For a little online series shot in Lexington, Girl/Girl Scene has made a huge impact in lesbian media.
Creator and star Tucky Williams has received numerous honors, including being named to the list of 40 most influential people younger than 40 by the gay magazine The Advocate and being ranked No. 9 on a list of the 100 hottest women on Earth by the lesbian-centric media site Afterellen.com.
The show received more than a million views during its first season, and its second season is set to debut at 12:01 a.m. Sunday at its Web site, Girlgirlscene.com.
What has made the show successful is that although it is known as a lesbian drama, it puts the drama first. Over eight episodes, it built a cast of compelling characters: Evan (played by Williams), the promiscuous femme fatale; Maxine (Katie Stewart), the beautiful girl struggling with a terminal illness; and Trista (Roni Jonah), the aggressive pot-stirrer who has a weird way of bringing balance to the proceedings.
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There there is Jessie (Joe Elswick), the underage catalyst for much of Season 1's action.
As that season faded to black, Jessie and Evan were lying on the floor after the two had just foiled a violent attack by a gay basher in Evan's house. Evan suffered a gunshot wound, and her life seemed to hang in the balance as Jessie maddeningly did not call 911, but just curled up next to her love.
Season 2 picks up some time after that and opens with an entertaining sequence in which Evan tries to pick up Avery (adult-film actress Kayden Kross), one of two new main characters this season. The other is Ling (Lexington actress Lauren Virginia Albert).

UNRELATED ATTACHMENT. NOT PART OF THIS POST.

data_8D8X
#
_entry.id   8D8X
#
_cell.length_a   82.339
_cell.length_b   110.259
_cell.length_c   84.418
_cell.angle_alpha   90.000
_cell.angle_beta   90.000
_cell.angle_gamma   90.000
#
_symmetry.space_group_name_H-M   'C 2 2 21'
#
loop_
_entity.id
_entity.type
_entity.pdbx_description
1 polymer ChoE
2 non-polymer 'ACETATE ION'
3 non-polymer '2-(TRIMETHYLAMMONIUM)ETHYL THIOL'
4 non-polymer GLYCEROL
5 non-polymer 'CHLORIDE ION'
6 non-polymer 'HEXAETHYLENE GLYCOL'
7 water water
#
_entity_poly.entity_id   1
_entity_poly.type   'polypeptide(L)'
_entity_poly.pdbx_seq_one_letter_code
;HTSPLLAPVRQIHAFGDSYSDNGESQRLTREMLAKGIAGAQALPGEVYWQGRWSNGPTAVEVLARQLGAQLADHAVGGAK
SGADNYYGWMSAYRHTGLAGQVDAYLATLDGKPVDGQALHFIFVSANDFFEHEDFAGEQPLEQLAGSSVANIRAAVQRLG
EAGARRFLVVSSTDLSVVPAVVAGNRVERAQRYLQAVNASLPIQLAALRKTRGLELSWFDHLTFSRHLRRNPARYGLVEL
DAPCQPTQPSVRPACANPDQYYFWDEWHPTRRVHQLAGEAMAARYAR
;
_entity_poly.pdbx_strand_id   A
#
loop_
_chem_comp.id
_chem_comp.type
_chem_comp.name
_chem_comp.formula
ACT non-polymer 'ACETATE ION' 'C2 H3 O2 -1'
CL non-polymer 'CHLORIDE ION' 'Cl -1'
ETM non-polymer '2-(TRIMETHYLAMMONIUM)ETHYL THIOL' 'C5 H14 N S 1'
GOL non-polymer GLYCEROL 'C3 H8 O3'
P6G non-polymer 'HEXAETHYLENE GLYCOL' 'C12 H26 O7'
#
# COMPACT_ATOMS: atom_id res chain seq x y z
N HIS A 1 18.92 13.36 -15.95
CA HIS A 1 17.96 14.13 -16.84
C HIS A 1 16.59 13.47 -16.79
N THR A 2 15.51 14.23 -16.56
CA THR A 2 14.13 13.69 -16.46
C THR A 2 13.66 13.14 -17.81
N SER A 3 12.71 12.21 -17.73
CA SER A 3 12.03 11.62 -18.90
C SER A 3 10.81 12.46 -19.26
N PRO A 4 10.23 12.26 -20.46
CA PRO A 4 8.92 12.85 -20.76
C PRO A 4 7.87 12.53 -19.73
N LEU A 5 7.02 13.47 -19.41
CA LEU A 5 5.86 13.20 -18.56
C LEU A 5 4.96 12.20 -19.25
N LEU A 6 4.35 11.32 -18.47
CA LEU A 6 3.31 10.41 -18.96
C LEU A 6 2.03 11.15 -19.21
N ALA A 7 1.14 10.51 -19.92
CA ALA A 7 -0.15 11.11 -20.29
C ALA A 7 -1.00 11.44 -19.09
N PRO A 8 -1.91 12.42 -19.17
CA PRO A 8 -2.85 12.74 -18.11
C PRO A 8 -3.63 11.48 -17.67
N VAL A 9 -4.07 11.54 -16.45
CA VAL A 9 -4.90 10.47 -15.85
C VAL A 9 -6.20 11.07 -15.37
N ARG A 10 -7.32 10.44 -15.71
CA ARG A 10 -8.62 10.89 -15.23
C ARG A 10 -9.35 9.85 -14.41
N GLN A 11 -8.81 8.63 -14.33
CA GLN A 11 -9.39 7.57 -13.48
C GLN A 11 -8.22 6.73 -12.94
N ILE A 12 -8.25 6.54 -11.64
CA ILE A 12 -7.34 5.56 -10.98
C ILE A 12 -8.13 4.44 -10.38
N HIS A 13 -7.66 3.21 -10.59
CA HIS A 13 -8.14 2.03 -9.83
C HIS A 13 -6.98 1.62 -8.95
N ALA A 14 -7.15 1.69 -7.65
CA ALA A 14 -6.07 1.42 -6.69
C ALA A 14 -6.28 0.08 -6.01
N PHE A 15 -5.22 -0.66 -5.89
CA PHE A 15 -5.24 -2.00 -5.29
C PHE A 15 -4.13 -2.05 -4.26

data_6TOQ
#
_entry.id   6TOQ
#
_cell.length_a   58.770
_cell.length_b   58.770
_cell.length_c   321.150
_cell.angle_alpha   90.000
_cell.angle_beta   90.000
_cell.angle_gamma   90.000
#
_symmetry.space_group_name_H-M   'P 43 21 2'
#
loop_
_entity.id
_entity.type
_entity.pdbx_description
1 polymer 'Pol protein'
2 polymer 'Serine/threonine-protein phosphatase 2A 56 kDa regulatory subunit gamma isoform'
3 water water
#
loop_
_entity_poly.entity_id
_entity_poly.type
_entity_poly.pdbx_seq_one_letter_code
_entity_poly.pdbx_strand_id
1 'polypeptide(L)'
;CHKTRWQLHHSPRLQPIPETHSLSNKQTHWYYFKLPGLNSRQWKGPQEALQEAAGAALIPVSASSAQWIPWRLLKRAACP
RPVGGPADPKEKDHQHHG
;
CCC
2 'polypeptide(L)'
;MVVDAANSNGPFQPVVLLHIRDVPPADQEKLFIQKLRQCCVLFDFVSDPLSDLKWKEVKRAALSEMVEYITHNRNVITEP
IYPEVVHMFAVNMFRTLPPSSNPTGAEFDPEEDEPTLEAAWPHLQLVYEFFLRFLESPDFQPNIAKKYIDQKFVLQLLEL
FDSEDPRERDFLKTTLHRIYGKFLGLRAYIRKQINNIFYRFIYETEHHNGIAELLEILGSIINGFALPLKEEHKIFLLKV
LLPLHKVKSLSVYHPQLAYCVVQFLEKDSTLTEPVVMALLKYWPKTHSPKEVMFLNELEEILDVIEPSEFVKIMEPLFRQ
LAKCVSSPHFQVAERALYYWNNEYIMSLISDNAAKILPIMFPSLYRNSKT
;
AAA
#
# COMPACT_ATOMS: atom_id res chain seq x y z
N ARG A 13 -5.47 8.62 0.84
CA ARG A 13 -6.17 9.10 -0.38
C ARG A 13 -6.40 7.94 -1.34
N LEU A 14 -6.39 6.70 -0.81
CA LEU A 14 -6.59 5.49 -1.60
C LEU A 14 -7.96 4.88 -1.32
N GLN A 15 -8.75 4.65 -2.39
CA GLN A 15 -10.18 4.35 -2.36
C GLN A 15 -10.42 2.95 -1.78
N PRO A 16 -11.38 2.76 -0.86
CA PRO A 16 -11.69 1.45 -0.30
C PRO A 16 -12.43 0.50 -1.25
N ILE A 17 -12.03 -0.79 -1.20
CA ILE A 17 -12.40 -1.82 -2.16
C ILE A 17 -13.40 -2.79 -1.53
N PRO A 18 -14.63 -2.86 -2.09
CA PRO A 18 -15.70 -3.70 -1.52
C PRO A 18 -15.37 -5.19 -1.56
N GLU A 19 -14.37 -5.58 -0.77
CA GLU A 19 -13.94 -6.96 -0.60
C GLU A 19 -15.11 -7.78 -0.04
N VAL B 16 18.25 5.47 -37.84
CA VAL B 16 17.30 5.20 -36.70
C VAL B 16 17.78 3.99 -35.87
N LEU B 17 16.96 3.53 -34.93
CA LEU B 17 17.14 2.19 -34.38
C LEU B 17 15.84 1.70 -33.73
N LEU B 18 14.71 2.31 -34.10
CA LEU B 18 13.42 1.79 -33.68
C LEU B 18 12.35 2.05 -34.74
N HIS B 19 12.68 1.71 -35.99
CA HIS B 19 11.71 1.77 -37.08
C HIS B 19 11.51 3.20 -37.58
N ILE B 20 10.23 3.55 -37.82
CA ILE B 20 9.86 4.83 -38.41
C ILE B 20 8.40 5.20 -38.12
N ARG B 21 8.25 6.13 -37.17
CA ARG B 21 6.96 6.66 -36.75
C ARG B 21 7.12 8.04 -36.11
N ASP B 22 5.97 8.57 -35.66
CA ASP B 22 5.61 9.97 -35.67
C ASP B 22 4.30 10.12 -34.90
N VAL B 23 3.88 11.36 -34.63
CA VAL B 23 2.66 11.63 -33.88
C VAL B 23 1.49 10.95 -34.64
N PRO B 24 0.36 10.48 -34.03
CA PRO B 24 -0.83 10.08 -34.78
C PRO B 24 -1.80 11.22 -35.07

Abisha Uhl, frontwoman for the band Sick of Sarah, who made a cameo in the Season 1 finale as drug-dealing Bender, returns as a regular.
In addition to the Lexington settings and skyline — how many ways can we shoot the Fifth Third Bank tower? — Lexington theater fans will notice several familiar faces in the season premiere. Those include Nick Swarts as one of Bender's drug customers and Peggy Stamps as an as-yet- undefined acquaintance of Bender. Joe Gatton is back as Maxine's father, and David Haney returns as Jessie's dad and estranged husband of Susan (Cyndy Allen). We learn briefly in the season premiere that Trista and Susan are in a monogamous relationship now after their impromptu tryst in the season finale. As we said, Trista has a weird way of bringing balance to things.
The most striking aspect about the season premiere is that the production values have continued to improve. Fans of the first season, which can be viewed at the Web site, know that the show started with grand ambitions but that there were some frustrating limitations, including sound and lighting that would shift dramatically during a scene.
Season 2 is showing competence, and the show is defining a visual style and deft employment of music, which is a big part of this show.
It also has pared been down from an hour — Williams says new episodes will be 30 to 40 minutes — which turns out to be a good thing. One of the frustrating aspects about Season 1 was that scenes went on too long, including last year's final scene. The season debut shows a much defter editing touch. The pace has picked up, and it hasn't lost any of the drama.
In Season 2, we have lost a major character, which probably will generate some fan blowback. Those who don't know already who is gone will be able to find out Sunday.
After all, whether on the Web or on TV, discovering those major changes is part of the fun of season premieres, and it looks as if Season 2 of Girl/Girl Scene will be a lot of fun.